Winter Breeding Print E-mail
Written by Andrew Stevenson   
Monday, 17 March 2008 15:59

In Winter, the North Atlantic humpback whales migrate from their northern feeding grounds some thousands of miles to their winter breeding and mating grounds in the warmer waters of the Caribbean. Baby humpbacks are born without any blubber and require warm water until they have fed enough on their mother's milk to have sufficient blubber to keep them warm in the colder waters up north. While in the Caribbean the youngs calves who are about 12 feet long feed on their mother's milk.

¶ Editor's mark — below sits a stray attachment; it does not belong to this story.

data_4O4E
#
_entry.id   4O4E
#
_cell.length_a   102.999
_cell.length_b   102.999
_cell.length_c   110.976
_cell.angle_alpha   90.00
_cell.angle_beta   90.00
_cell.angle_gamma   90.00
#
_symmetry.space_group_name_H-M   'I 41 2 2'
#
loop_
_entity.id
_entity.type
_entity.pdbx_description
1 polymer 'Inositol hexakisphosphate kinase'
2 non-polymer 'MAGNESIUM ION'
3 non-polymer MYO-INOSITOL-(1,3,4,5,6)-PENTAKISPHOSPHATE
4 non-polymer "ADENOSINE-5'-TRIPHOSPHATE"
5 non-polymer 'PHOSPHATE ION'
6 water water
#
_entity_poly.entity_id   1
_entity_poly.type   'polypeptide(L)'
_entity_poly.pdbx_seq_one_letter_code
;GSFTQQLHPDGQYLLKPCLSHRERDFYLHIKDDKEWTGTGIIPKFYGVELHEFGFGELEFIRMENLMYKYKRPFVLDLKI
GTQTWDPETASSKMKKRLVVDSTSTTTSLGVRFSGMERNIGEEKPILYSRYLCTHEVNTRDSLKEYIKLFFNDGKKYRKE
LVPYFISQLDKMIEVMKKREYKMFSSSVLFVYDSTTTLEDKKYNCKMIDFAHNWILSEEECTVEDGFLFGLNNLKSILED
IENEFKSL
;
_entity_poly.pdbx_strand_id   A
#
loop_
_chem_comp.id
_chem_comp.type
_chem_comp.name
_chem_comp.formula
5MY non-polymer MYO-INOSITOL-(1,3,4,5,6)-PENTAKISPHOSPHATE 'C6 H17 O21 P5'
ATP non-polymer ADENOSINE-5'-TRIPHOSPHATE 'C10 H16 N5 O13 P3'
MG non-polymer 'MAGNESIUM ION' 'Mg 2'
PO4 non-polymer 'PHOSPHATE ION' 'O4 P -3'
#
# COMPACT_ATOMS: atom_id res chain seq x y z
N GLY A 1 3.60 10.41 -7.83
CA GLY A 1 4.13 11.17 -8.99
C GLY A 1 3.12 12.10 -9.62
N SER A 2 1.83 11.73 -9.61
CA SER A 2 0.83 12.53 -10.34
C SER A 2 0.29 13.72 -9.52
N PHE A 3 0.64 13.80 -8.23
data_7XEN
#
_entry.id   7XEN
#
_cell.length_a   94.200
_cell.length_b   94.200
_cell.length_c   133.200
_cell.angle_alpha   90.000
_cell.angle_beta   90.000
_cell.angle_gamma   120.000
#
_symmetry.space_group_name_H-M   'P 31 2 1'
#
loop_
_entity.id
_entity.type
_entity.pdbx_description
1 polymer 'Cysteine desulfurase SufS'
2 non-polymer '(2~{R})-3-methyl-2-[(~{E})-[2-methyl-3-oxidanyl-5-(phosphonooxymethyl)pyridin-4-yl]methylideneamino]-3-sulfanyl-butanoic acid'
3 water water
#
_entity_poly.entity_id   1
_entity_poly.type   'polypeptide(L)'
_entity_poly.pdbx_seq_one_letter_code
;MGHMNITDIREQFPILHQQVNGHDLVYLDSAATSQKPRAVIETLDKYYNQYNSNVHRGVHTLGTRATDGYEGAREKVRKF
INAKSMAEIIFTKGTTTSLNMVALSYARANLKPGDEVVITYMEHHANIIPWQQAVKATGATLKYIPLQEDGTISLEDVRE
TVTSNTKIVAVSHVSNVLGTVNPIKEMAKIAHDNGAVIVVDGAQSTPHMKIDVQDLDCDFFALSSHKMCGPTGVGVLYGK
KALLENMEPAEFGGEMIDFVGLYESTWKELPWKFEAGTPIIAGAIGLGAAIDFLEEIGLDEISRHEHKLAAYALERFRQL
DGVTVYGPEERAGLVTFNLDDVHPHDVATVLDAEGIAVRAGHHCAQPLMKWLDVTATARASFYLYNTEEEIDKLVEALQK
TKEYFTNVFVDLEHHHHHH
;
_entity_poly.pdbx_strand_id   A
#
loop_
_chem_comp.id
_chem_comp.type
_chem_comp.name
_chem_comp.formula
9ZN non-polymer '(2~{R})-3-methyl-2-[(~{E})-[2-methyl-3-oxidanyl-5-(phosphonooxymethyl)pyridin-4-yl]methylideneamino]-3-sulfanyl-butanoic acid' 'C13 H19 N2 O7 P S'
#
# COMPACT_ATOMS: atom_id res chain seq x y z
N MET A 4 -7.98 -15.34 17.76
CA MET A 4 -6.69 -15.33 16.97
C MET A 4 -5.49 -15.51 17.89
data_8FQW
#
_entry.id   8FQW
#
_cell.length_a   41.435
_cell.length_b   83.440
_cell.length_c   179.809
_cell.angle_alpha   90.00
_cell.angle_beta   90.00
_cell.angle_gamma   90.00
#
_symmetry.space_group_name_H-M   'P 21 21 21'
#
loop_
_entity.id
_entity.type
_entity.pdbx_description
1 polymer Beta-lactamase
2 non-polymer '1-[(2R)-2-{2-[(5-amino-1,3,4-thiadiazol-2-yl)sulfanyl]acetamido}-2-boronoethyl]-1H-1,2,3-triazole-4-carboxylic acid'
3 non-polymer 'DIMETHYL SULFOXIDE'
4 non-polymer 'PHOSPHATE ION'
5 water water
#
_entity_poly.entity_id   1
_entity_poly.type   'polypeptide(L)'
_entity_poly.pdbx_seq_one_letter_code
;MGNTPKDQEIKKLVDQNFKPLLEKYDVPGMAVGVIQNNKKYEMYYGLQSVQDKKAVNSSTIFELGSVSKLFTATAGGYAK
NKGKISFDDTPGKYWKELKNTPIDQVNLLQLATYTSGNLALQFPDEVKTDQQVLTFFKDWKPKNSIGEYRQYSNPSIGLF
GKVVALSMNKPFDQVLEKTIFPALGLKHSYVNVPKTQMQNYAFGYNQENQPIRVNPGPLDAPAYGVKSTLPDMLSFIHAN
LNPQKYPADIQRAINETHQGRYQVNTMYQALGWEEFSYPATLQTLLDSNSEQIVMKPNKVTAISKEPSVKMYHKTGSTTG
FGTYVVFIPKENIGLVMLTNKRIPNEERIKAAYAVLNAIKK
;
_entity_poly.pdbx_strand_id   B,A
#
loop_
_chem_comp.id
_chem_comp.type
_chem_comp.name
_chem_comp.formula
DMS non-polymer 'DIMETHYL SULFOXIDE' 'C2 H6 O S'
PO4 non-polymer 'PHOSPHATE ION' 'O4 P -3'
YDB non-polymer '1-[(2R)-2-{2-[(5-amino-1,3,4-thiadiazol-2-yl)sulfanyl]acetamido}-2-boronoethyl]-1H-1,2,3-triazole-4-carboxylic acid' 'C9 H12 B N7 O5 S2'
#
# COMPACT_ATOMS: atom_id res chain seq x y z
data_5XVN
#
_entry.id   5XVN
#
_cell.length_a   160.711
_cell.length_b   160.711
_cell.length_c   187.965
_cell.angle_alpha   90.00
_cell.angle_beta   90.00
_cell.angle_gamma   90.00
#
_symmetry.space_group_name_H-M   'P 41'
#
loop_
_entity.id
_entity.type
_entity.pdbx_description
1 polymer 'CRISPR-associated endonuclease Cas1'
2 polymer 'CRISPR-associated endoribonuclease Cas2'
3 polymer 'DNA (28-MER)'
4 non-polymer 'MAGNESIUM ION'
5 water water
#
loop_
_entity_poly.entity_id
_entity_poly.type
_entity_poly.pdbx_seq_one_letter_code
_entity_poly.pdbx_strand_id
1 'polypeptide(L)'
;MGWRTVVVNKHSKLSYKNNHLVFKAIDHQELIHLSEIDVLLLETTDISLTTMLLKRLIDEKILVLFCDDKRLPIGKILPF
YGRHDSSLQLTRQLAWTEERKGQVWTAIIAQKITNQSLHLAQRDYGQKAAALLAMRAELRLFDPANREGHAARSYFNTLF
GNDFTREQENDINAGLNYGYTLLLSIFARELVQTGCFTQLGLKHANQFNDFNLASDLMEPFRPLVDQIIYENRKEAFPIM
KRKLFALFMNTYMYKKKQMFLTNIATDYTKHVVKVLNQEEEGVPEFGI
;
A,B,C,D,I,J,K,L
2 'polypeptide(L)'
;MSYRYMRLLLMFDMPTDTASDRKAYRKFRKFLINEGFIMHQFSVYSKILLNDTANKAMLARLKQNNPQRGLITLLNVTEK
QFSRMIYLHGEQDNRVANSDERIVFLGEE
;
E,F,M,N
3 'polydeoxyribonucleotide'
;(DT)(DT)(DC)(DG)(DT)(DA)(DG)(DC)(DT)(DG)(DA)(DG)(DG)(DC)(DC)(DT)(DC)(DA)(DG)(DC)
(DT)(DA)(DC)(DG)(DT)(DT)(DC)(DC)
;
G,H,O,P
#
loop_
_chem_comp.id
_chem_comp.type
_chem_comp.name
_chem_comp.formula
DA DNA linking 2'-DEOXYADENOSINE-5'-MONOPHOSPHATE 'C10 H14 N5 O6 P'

Here is a video I took in January 2008 of a female humpback and two-week old calf off the Dominican Republic coast.

The whales stayed close to our boat moored some 80 miles off the Dominican Republic coast for three days. She seemed to remain around us for protection. Watching this footage you can't help but describe the calf and mother as being affectionate and loving to each other. The mother trusted us completely and appeared interested in introducing her calf to us. The beautiful background music is Lisa Walker's from her Album 'Grooved Whale'. See her website
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